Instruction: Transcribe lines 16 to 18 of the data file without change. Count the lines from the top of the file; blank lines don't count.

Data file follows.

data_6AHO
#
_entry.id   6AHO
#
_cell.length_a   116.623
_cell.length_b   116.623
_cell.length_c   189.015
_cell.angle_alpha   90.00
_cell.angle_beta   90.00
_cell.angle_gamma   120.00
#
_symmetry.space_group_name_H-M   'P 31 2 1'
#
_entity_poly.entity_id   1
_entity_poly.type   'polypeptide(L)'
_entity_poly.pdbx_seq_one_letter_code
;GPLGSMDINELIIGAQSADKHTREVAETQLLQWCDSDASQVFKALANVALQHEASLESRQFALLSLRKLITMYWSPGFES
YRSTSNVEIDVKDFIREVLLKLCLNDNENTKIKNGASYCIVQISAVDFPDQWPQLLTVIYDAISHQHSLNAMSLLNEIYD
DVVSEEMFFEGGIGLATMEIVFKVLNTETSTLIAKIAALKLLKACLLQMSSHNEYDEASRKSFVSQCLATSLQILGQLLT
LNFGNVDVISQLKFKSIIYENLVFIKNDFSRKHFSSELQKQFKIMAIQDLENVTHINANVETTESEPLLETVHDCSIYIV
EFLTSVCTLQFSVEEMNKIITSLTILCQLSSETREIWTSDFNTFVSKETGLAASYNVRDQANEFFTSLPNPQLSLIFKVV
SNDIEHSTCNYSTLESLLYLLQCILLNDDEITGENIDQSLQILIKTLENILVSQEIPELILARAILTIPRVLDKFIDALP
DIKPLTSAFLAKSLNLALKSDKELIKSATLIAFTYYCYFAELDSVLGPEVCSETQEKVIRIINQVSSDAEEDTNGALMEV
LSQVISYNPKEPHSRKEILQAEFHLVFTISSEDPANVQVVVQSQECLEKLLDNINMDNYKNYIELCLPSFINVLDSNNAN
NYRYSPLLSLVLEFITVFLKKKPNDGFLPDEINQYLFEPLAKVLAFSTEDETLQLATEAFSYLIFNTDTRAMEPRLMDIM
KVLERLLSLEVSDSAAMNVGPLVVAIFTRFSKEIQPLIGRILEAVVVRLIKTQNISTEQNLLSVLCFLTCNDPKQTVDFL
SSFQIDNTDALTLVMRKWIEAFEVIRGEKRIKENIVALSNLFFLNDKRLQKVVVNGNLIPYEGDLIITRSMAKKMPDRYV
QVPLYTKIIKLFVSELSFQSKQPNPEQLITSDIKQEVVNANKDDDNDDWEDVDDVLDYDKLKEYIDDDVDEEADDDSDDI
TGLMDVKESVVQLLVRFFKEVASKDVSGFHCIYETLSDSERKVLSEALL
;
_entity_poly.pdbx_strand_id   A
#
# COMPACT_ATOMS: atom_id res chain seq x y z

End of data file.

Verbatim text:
_entity_poly.pdbx_seq_one_letter_code
;GPLGSMDINELIIGAQSADKHTREVAETQLLQWCDSDASQVFKALANVALQHEASLESRQFALLSLRKLITMYWSPGFES
YRSTSNVEIDVKDFIREVLLKLCLNDNENTKIKNGASYCIVQISAVDFPDQWPQLLTVIYDAISHQHSLNAMSLLNEIYD